research will help you better understand which equipment you need to purchase from specialty stores and which you can buy from general merchants. "All companies push their own products, but you have to know what you need and why you need it," he explains. Since Borneo familiarized himself with the products he required for his studio, he didn’t go to an acoustics store for Homosote (a soundproofing material)-he shopped at the less expensive Home Depot.
Carlock recommends that whenever possible, you purchase equipment in person from a local dealer rather than through mail-order catalogs. "Mail-order houses and volume chains typically have a little better pricing but finding a knowledgeable salesperson can be tricky. Just remember: if you live in Chicago and your house is on fire, you want to be able to call the Chicago fire department, not the one in Florida or Indiana. The same applies for pro audio gear." If you have to return defective equipment, the cost of overnight shipping could diminish the savings on the initial purchase, Carlock warns. But no matter how much you save, music equipment can be expensive. Here’s how you can pay for it.
BE FRANK ABOUT YOUR FUNDS
Once you’ve determined what your equipment needs are, take a realistic look at your wallet. "It’s important to establish what your budget is up front," Carlock advises. Knowledgeable pro-audio sales associates and consultants in equipment stores such as Sam Ash Music can help you get your studio up and running, especially since many of these consultants have studios of their own. Travis Milner, an owner of a commercial jingle-writing company, Soul’d Out Promos, points out that many music st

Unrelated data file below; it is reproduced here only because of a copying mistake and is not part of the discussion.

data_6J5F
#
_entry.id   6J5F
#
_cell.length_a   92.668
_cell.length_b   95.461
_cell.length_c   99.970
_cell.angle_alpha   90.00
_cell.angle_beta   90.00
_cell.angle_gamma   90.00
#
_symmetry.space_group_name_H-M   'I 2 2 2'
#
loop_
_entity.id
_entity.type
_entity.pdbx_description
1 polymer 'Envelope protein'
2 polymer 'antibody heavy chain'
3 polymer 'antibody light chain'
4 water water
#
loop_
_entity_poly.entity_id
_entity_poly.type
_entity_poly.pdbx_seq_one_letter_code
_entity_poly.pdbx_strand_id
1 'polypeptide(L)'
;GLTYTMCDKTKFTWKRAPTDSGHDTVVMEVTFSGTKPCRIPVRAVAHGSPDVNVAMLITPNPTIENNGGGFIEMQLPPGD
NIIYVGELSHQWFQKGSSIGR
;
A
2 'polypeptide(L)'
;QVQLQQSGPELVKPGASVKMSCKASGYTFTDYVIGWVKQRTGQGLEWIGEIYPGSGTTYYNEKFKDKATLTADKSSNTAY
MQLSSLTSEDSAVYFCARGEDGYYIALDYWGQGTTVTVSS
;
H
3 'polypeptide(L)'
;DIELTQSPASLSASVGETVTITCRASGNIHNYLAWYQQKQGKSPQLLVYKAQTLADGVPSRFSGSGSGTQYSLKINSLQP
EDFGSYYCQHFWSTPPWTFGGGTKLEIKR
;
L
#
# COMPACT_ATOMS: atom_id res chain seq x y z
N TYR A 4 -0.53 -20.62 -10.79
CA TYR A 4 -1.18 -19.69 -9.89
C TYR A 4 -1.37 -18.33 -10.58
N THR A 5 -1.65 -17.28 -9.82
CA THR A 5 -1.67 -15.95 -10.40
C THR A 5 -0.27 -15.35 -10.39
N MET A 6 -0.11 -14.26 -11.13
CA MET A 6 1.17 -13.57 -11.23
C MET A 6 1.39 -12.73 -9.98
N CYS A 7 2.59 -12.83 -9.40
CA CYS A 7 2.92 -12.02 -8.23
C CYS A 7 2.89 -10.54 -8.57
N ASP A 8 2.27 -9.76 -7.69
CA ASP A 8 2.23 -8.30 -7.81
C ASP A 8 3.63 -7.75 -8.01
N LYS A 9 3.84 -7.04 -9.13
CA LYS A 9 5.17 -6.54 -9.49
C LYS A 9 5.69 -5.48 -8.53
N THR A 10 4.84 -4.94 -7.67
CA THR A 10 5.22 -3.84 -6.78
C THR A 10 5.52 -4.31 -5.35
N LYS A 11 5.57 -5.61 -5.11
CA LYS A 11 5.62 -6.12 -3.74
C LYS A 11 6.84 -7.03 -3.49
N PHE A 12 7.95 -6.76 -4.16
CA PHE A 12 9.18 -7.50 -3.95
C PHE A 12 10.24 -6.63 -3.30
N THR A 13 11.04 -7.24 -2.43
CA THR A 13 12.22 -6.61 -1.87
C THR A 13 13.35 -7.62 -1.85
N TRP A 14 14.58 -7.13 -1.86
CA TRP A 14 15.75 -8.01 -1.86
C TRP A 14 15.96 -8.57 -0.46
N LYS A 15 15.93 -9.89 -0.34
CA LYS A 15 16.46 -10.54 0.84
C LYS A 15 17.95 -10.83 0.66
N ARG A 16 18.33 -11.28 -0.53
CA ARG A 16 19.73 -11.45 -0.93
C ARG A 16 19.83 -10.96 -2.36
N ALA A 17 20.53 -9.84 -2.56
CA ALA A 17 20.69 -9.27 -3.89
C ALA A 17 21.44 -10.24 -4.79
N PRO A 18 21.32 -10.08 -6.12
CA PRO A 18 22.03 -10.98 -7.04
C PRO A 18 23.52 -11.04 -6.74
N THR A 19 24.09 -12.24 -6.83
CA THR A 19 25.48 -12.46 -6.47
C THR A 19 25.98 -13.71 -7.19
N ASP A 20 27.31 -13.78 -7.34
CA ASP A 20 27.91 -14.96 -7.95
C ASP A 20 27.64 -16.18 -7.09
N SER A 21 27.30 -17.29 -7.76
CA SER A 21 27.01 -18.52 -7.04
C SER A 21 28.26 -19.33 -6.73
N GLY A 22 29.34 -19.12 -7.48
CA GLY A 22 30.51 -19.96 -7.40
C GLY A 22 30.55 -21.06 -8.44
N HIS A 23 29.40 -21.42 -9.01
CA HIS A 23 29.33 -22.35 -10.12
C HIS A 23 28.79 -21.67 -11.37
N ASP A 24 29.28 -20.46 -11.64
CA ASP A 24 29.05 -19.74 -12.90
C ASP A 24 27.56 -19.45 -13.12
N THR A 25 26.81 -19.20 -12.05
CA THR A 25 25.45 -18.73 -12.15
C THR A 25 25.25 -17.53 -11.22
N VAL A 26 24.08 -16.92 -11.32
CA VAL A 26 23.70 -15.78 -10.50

ores have payment plans and credit cards to make the overall cost of studio equipment more digestible. Whether you choose to join a payment plan or not, get as many opinions as you need until you find the products that suit your requirements and your pocketbook. Says Carlock: "Work with someone who’s compassionate about your ideas and goals. An ‘expert’ who’s short-spoken and indifferent to you may not be an expert after all."
And don’t feel pressured to buy everything at once. "I’m a big fan of purchasing equipment in stages," Rushen says. Do your research, consult catalogs and seek the best prices on your purchases, as you would with any other investment. Finally, take the time with the instructions and products to get the most out of your investment. "If you learn [to operate] your equipment to the fullest," Collins explains, "you can take a thousand-dollar board and get almost the same [professional quality] as one in a bigger studio." In the long run, it’s about the quality of the product you create, not how fancy and expensive your equipment is.
Borneo, who used his annual bonus and credit cards to purchase his music equipment, is glad he built his home studio in stages. Although the process took a few years, the timing allowed him to upgrade